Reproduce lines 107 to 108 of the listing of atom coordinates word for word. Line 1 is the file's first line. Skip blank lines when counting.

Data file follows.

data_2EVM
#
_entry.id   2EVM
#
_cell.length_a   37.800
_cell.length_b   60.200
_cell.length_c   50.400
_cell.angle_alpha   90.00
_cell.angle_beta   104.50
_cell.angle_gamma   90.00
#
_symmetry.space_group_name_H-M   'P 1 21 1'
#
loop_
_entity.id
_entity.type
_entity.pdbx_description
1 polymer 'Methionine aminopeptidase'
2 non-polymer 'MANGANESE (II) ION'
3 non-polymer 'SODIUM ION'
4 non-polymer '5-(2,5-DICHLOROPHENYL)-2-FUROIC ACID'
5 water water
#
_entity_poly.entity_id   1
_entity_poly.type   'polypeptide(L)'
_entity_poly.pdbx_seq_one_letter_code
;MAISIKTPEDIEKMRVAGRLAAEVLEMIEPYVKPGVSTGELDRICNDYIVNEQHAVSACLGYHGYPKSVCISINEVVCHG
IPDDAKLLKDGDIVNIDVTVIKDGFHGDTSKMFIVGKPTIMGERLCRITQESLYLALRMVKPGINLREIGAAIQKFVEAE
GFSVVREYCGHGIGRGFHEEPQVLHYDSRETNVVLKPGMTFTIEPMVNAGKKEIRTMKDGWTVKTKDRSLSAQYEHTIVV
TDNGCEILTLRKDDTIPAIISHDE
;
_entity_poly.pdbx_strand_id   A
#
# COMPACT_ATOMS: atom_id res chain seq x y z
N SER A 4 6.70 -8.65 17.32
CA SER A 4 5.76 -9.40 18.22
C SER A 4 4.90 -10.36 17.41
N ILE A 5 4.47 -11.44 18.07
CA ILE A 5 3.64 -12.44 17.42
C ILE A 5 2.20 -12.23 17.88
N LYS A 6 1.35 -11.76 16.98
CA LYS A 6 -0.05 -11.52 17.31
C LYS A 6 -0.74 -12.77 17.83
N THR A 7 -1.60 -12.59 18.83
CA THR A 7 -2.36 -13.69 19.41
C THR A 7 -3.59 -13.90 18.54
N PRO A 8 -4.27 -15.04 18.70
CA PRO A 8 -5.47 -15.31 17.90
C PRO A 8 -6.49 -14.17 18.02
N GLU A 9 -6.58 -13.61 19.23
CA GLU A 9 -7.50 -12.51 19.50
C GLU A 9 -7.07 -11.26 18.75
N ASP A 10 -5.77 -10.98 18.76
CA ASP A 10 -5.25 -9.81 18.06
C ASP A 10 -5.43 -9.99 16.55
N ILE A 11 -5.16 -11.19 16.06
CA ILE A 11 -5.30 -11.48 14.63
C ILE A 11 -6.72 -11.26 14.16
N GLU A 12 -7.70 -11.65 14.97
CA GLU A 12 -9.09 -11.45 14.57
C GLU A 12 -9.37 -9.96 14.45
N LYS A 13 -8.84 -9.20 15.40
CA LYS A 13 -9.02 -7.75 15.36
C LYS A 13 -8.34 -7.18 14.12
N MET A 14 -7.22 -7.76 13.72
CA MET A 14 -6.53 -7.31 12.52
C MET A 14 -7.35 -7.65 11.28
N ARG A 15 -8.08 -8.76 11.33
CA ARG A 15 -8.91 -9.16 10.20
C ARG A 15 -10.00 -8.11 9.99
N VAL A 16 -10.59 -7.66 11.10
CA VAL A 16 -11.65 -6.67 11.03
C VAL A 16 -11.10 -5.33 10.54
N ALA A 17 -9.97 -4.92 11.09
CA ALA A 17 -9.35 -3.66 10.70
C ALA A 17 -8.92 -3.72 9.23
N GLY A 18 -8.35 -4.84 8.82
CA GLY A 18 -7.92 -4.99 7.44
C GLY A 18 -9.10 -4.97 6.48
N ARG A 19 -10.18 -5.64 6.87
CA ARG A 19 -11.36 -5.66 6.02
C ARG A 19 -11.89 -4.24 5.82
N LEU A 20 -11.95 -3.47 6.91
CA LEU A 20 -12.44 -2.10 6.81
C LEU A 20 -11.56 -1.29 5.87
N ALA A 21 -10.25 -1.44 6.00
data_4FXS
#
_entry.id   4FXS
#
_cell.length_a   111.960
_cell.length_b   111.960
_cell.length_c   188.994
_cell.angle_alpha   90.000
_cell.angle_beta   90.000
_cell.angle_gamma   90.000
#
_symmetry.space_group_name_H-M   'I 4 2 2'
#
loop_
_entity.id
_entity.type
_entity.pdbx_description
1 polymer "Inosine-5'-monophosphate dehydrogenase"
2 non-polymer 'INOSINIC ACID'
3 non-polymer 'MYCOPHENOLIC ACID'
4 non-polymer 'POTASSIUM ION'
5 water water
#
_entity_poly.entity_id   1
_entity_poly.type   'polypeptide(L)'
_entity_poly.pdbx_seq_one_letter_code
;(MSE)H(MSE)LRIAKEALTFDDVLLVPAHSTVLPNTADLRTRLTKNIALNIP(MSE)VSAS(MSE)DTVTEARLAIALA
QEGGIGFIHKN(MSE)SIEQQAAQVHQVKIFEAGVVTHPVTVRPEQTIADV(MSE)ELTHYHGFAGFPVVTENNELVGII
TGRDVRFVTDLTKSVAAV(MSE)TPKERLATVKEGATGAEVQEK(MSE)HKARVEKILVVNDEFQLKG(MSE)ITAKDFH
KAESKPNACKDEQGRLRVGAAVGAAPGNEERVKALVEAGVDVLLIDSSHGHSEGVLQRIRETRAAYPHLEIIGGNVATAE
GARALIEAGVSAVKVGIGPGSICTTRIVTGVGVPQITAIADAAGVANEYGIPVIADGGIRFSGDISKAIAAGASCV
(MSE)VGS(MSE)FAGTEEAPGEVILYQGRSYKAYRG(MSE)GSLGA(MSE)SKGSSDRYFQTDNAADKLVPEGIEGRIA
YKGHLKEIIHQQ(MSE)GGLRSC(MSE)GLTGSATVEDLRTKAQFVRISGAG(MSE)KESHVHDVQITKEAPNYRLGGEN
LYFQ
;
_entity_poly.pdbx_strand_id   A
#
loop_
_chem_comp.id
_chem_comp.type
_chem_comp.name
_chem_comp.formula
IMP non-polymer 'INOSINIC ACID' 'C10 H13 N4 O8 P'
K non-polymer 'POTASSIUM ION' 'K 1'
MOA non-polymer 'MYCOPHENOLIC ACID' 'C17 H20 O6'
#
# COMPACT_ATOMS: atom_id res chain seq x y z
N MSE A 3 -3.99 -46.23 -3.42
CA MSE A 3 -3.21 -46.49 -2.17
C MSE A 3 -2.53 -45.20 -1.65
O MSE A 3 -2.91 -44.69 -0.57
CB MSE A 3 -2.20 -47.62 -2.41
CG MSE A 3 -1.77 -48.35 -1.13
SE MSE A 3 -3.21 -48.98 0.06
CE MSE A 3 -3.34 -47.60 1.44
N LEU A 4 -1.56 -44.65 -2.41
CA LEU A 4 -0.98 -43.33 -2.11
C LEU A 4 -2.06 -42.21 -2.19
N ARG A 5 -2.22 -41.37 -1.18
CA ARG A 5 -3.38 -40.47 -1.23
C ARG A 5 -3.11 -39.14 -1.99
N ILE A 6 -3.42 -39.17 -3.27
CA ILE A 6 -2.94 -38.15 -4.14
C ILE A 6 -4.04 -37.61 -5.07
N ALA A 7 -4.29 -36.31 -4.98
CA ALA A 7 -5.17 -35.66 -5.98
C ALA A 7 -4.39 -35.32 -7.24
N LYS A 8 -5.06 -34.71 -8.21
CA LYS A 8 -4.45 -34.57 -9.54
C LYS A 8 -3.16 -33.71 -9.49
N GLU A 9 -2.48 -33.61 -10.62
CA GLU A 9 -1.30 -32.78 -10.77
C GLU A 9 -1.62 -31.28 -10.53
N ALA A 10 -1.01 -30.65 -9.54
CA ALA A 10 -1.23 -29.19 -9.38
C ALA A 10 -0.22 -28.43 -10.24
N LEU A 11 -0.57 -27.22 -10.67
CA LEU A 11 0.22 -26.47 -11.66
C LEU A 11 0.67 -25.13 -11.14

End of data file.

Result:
4 non-polymer 'POTASSIUM ION'
5 water water